Tagged #WomenYouShoulHaveHeardOf, able-bodied, access, afraid, aspire, Canadian, career, cis-gender, criticism, domestic violence, Education, Education for girls, employment, encourage, family, female, feminism, fight like a girl, freedom, Friends, gender, Girls, Hilary Clinton, inspire, International Women's Day, invest, job, Kiva, Malala fund, Malala Yousafzai, manhood, microloans, middle class, Niger, organization, physical, physical security, president, privilege, rape, Refugee, role models, safe, safety, sexual violence, spouse, succeed, threatened, Violence, vocational school, war, white, women, Women's Day, work
At the time of this writing, the results of the New Hampshire primaries have yet to be tallied. While it’s generally predicated that they’ll reflect a sweeping win for Vermont senator Bernie Sanders, following weeks will see the battle carried on to Nevada and South Carolina, where Sander’s rival Hillary Clinton is polling much stronger.
The war for the White House is far, far from over, but in the Democrat’s camp it’s still surprising that there’d be such a struggle to begin with.
After all, it was supposed to be a cakewalk.
Former first lady, former New York senator, former Secretary of State, former presidential contender Hillary Rodham Clinton was supposed to have this in the bag. With her extensive political career, her chosen-one status among the party establishment, her global reputation, her nomination was so certain many had dubbed it a “coronation“.
Months into the campaign, and barely scraping by after a virtual tie in Iowa, Clinton’s hopes for an easy win have been obliterated- and yours truly couldn’t be happier about it.
Am I a Sanders fan?
I’m not sure yet. Continue reading
Posted in America, feminism, gender, government, lgbt, news, politics
Tagged 2008, border, campaign, Cersei Lannister, Clinton, DOMA, fence, Flip-flop, Frank Underwood, Game of Thrones, Hillary Clinton, immigration, Iraq War, israel, LGBTQ+, lie, Machiavelli, misogyny, NAFTA, New Hampshire, obamacare, Pajiba, palestine, president, realism, Realist, Sanders, War on Drugs, Whitehouse, Why Hillary Shouldn't Be President
It’s one of the few holidays we get in the US, and seeing as how the nation’s executive office is as much a part of our cultural identity as it is part of our politics, it’d be remiss if we didn’t cover the topic. Below are some of the most interesting topics about the men who’ve lived in the oval office and how they’re affecting culture even to this day.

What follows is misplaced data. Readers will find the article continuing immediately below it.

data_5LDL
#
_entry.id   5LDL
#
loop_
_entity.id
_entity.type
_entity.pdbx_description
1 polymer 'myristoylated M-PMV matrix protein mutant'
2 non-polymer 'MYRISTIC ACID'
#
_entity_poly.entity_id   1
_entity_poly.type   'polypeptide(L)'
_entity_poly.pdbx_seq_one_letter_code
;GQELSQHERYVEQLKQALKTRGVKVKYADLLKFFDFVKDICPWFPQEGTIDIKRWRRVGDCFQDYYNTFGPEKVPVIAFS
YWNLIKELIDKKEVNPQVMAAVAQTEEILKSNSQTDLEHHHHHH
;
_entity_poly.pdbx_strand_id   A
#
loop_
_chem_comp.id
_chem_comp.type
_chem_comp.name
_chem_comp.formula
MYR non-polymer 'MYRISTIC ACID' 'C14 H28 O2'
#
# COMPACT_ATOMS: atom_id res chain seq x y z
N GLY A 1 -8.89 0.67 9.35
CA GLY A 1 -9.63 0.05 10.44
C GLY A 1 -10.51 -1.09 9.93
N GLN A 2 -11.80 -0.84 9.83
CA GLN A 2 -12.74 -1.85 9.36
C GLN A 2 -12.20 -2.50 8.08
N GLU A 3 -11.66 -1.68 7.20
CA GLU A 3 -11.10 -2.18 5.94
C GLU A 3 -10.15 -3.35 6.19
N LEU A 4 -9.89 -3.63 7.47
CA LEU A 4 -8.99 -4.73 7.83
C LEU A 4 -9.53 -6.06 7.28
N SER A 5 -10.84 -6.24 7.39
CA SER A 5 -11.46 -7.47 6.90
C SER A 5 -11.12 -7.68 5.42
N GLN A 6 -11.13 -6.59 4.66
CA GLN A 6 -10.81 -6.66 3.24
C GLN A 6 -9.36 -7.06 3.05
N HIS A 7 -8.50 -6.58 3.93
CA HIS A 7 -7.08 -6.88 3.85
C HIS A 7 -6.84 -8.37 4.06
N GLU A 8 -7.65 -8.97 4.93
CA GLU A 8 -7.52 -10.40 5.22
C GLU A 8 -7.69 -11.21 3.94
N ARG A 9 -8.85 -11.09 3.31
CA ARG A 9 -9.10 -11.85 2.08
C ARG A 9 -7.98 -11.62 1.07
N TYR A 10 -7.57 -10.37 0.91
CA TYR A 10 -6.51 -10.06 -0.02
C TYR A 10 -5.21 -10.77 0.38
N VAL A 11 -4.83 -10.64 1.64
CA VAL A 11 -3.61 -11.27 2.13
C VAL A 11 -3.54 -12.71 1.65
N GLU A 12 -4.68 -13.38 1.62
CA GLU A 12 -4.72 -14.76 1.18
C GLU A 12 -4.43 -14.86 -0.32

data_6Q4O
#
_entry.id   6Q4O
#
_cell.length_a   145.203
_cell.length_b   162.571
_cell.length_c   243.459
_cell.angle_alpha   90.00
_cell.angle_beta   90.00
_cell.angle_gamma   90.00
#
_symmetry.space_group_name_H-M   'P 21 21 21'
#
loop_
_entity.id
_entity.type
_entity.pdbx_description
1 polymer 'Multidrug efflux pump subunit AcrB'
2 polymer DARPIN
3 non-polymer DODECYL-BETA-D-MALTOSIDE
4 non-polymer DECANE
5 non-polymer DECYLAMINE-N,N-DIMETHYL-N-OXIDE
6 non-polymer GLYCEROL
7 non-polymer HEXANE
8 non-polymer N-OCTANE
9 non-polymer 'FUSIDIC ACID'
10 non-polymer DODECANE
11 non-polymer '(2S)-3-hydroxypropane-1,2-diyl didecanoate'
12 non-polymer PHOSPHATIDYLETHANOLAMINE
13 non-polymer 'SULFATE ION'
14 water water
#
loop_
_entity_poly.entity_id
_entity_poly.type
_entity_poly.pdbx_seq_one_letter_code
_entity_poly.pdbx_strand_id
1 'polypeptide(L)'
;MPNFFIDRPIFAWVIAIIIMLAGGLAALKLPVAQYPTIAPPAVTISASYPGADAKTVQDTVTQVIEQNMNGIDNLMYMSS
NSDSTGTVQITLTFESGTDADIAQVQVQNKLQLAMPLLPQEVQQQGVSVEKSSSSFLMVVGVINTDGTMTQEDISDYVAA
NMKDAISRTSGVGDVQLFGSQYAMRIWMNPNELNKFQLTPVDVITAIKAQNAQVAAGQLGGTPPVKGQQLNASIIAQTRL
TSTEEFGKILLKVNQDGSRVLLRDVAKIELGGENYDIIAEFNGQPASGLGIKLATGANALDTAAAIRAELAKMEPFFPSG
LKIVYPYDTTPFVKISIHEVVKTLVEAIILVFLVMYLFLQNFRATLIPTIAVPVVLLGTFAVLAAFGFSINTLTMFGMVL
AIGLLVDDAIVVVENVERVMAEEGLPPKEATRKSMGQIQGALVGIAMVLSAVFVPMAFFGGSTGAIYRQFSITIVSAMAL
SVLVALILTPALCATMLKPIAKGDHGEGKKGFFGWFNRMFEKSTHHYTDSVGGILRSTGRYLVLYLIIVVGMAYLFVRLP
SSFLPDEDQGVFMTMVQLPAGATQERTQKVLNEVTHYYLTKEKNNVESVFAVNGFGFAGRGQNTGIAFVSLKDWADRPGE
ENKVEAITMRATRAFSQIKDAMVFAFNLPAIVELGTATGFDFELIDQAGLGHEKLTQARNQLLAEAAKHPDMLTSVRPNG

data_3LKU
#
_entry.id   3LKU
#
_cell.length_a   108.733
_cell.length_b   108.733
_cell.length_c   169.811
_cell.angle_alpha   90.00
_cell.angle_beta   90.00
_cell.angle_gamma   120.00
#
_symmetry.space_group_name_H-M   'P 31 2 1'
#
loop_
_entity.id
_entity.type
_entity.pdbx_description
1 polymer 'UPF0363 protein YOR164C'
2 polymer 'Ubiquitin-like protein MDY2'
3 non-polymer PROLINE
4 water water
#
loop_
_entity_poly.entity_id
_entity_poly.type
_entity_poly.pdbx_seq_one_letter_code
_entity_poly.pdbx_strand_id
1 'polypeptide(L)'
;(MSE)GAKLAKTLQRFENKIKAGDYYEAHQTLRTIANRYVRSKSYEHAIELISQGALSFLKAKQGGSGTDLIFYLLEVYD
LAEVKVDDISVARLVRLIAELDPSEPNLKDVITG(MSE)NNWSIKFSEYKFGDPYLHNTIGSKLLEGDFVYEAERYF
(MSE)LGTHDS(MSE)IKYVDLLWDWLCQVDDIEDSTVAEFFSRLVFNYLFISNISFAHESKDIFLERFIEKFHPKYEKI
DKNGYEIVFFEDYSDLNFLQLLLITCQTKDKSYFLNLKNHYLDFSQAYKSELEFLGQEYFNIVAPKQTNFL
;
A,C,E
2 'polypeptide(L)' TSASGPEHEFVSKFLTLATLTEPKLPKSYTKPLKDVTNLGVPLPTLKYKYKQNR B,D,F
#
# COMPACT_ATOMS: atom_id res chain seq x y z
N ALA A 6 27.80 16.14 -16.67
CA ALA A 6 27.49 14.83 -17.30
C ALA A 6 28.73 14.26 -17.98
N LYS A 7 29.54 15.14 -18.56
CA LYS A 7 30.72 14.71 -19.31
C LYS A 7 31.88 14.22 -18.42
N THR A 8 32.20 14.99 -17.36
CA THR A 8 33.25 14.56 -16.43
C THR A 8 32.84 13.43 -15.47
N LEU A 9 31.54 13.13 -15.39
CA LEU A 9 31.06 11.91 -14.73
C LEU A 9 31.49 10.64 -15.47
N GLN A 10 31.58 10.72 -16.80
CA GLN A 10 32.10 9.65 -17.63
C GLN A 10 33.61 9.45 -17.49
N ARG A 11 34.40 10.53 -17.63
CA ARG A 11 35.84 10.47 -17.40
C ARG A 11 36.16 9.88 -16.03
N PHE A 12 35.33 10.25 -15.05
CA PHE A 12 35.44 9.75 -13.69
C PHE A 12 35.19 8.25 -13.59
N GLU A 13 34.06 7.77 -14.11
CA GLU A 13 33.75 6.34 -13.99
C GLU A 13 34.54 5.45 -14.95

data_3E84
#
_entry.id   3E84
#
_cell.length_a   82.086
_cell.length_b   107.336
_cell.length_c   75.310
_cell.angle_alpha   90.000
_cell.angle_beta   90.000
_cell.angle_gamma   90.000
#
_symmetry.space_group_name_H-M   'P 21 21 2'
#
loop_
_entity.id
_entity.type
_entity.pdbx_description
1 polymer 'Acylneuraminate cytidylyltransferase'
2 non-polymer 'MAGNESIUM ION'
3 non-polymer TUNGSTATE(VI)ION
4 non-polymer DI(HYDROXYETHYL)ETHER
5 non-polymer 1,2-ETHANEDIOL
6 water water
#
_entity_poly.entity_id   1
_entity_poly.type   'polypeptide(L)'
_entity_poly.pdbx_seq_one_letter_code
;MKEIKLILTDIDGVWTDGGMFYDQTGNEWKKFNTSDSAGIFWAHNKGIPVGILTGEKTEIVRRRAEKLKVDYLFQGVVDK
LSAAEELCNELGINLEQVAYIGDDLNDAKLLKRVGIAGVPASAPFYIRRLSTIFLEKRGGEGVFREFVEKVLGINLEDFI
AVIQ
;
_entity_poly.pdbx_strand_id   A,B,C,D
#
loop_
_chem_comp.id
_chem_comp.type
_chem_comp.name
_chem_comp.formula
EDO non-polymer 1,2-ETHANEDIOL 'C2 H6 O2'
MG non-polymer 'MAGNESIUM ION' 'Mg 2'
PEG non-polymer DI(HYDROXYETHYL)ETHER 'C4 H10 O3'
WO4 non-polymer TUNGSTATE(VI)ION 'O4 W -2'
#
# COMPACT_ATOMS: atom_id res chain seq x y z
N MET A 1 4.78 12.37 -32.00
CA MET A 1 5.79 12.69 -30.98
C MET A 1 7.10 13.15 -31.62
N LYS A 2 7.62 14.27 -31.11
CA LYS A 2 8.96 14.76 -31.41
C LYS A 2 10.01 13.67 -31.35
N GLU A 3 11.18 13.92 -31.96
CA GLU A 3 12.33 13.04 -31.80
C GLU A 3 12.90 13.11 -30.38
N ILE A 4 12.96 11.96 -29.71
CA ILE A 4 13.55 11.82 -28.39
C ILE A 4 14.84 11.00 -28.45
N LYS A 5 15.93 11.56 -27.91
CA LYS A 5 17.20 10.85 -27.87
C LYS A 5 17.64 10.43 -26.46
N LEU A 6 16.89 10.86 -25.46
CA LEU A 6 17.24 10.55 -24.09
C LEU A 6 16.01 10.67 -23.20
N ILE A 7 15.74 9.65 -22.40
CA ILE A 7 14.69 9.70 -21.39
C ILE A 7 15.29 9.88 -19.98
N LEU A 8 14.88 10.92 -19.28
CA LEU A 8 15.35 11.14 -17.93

The Image: Heroic freedom-fighter who bled liberty and could speak to bald eagles.
The Reality: Slave-owner, who was apparently abusive enough that many of his slaves tried to escape to freedom. Also a pretty bad general, in the greater scope of things, having lost the majority of battles in his military career.
The Implications: The idea that our founding fathers were somehow demigods of democracy and equality is shoved down our throats at most every opportunity, and as a result we’ve got a culture that constantly asks “What would the founders have wanted?” whenever any big social debate breaks out. Rather than deal with the problem as-is, both sides of the aisle try to appeal to the interpretations of men who owned slaves. For all the good they did do, I’m not sure I’m going to care too much for their opinion on property rights (or immigration, seeing as how they were huge racists). Continue reading
Posted in America, bizarreness, history, media, morality, politics, race
Tagged Abraham Lincoln, Affair, America, bad, Bay of Pigs, civil rights, Corruption, democracy, Emancipation, Executive Order 9066, FDR, founding fathers, General, George Washington, German Immigrants, Gilded Age, Hercules, heritage, Honest Abe, Internment Camps, Japanese, JFK, John F Kennedy, Johnson, Kinzua Dam, legacy, McKinley, Native American, president, Presidents' Day, quote, racism, racist, seneca, slave, slave-owner, slavery, US, USA, Vietnam